Updated 09/19/2011 11:53 PM
Crews Continue Work To Fix Damage From UWS Water Main Break
To view our videos, you need to
install Adobe Flash 9 or above. Install now.
Then come back here and refresh the page.
MTA crews expected to restore A, B, C and D subway service by Tuesday morning, after Monday's water main break on the Upper West Side led to major service disruptions, but officials said it may take days to repair the damaged pipe and repave affected roads.
The city Department of Environmental Protection said heavy streams of water in the vicinity of Central Park West and West 106th Street were first reported around 11 a.m. Monday, but crews were able to shut the flow down about an hour later.
Emergency officials say one building was flooded but no evacuations were ordered, and Consolidated Edison officials said no gas or electrical outages have been reported.
A video still of the flooded Upper West Side streets, courtesy of David Torres.
"I came out at 11 o'clock, because I had a meeting down in Brooklyn, and there was a river in front of our apartment, literally," said a nearby resident.
"All the water just rushed in and all the floor in my brother's room is just completely flooded -- his bed, everything," said another.
Officials were still conducting excavations on Monday to find the exact location and cause of the break.
The broken water main dates back to 1917, but officials said the damage was likely due to temperature nearby construction activity, rather than the pipe's age.
"From time to time, some of the cast iron mains do fail catastrophically. They just sort of explode," said James Roberts of the Water and Sewer Operations Bureau. "We'll take it and put it under a microscope, but that testing will take several weeks to a couple of months to get back, and then we'll know definitively, but it's too early to speculate."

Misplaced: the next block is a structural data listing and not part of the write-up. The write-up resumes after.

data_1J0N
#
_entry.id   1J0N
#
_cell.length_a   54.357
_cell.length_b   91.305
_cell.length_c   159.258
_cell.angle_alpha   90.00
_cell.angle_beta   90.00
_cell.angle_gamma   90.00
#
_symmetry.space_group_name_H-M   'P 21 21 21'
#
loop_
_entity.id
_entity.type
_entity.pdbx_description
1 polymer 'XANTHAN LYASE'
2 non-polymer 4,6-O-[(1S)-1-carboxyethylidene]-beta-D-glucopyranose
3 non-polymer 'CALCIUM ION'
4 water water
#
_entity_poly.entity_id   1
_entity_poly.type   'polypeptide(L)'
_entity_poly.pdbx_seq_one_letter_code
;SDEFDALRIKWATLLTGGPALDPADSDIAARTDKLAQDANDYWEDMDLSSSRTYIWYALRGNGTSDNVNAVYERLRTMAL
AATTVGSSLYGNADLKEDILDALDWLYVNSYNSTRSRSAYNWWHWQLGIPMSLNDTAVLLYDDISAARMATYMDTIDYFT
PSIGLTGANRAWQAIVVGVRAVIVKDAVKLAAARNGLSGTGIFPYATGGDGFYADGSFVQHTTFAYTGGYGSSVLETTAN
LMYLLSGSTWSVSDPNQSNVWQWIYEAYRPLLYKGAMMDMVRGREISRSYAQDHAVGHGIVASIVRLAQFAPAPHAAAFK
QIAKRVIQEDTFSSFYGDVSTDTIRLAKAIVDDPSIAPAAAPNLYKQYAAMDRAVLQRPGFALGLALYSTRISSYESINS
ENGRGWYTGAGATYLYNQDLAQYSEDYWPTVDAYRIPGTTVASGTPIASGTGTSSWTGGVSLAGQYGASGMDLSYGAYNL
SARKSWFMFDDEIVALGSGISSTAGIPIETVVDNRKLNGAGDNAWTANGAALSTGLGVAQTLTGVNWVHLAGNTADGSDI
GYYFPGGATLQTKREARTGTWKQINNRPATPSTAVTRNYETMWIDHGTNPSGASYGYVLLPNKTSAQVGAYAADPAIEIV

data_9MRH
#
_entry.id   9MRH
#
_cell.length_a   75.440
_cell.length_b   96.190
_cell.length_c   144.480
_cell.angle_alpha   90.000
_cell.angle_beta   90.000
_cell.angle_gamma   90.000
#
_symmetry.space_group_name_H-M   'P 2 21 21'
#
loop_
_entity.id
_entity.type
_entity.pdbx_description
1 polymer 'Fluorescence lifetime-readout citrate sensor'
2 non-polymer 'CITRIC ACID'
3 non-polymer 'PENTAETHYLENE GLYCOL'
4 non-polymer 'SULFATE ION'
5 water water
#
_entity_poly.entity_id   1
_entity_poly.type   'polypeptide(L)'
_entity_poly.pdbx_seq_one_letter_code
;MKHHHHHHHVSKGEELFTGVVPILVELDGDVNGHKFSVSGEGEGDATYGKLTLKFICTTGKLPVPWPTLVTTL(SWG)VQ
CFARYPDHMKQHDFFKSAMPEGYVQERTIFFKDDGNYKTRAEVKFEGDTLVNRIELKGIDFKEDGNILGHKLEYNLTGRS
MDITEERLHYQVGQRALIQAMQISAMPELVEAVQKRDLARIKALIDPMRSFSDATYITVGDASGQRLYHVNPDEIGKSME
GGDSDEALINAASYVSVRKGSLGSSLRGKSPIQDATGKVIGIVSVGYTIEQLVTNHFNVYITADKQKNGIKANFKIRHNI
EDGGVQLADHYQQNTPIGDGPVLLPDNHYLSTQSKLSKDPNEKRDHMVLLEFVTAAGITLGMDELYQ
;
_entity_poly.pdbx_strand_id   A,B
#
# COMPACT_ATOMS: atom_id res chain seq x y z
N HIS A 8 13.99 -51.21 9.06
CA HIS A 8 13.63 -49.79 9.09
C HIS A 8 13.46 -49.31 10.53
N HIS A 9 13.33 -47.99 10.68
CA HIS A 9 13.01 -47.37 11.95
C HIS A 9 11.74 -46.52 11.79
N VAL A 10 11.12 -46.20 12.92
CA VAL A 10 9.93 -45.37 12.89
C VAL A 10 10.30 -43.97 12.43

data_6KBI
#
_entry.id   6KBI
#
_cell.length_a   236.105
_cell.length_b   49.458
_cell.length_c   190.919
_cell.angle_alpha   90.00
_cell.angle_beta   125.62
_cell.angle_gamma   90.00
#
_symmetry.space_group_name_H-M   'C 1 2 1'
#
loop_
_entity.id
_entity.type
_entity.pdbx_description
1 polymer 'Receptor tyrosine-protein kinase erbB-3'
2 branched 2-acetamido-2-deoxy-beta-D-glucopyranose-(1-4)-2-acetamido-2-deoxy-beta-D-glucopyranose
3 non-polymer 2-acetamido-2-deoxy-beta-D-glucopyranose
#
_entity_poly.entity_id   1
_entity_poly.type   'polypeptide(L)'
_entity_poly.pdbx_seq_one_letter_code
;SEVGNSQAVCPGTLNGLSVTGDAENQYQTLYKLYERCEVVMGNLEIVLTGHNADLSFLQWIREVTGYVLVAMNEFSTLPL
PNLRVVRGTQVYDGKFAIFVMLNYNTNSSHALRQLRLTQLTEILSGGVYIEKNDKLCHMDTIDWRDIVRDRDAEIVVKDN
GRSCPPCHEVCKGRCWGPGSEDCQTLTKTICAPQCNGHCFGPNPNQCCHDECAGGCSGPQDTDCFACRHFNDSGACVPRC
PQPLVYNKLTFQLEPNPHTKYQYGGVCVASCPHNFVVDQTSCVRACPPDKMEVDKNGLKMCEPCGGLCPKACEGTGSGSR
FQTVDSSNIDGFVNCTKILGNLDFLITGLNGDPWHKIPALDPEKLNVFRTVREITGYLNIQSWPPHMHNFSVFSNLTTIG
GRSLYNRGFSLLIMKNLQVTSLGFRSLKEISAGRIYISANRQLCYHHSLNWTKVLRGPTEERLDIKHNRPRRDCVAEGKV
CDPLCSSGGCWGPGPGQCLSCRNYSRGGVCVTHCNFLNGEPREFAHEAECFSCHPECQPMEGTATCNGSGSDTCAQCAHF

In the meantime, DEP officials said there was no need to boil tap water.
Riders wait for a train at the Columbus Circle station.
Between 103rd to 125th Streets, several subway stations flooded as well, and the water shorted out equipment and brought firefighters.
MTA officials said four pumps were removing 6,000 gallons a minute from the flooded tunnels throughout Monday.
By Monday night, downtown A trains were not going south of 145th Street and uptown A trains were not going north of the 59th Street-Columbus Circle station.
There was no C train service in both directions between Euclid Avenue and 168th Street, and no B trains were running between 145th Street and Brighton Beach.
Downtown D trains stopped at the 161st Street-Yankee Stadium Station in the Bronx and uptown D trains did not go north of the 34th Street-Herald Square Station.
The MTA said a smoke condition at the 125th Street station at St. Nicholas Avenue was also a result of the break.
However, Monday's transit riders mostly took the disruptions in stride, and the MTA expected to have subway service fully restored by Tuesday morning.
For the latest transit service updates, visit mta.info.